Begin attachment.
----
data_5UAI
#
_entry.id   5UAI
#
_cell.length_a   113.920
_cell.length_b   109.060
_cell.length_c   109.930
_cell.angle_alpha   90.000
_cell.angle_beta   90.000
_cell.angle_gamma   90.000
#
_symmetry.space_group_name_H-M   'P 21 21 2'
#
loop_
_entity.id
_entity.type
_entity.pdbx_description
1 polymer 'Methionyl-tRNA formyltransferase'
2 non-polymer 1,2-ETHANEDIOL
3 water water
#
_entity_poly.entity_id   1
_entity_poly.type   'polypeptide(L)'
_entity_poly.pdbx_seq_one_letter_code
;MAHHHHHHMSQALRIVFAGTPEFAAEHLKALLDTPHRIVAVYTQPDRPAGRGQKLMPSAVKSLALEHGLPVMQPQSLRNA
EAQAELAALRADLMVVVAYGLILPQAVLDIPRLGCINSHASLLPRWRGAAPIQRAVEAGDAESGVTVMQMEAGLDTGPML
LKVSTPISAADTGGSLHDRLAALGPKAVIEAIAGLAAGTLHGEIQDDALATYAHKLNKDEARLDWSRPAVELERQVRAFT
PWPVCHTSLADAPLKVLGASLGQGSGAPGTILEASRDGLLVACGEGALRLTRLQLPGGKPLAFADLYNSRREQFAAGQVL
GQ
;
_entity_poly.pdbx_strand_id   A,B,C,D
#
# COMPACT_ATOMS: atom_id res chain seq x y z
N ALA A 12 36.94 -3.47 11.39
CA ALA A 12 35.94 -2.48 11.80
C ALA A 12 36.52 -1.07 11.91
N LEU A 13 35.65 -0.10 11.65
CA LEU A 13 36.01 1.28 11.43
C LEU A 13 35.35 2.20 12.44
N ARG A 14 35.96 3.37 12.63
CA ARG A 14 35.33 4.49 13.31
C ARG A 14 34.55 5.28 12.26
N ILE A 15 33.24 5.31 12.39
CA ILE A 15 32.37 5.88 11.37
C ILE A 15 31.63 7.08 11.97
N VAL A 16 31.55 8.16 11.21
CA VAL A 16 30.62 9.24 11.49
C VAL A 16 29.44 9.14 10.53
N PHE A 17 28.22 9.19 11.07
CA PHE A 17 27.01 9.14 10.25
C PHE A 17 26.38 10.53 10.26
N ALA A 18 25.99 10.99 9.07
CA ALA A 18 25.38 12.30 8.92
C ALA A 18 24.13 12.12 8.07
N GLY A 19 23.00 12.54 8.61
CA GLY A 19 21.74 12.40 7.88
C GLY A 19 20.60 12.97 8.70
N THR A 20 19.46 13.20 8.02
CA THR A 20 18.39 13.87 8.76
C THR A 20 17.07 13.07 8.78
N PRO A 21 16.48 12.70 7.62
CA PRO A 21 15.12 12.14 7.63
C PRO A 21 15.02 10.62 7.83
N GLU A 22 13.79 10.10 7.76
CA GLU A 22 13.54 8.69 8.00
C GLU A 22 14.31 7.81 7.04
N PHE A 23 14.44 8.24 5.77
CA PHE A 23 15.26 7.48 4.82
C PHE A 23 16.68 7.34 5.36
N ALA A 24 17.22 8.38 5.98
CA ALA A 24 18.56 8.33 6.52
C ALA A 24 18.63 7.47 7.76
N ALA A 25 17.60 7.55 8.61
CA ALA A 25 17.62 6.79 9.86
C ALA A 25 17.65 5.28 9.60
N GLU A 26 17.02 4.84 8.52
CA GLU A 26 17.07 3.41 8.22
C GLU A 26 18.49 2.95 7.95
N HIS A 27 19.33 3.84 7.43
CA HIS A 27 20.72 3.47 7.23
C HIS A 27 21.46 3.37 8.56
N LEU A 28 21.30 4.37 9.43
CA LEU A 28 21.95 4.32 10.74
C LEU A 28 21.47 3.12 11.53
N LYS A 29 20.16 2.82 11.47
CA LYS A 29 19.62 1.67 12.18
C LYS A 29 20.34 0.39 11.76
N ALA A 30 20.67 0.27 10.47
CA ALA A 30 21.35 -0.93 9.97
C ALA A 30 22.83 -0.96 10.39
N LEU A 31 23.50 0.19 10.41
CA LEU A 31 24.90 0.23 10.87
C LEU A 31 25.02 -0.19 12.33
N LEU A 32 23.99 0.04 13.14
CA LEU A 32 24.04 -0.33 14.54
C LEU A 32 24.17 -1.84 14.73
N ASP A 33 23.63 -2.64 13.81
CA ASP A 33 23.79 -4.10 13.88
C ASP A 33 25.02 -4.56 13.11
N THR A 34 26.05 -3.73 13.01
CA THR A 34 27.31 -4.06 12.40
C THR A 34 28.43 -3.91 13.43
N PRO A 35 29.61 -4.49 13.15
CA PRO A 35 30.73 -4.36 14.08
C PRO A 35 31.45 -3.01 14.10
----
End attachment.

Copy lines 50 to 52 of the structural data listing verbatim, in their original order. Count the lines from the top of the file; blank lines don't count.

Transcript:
CA PHE A 17 27.01 9.14 10.25
C PHE A 17 26.38 10.53 10.26
N ALA A 18 25.99 10.99 9.07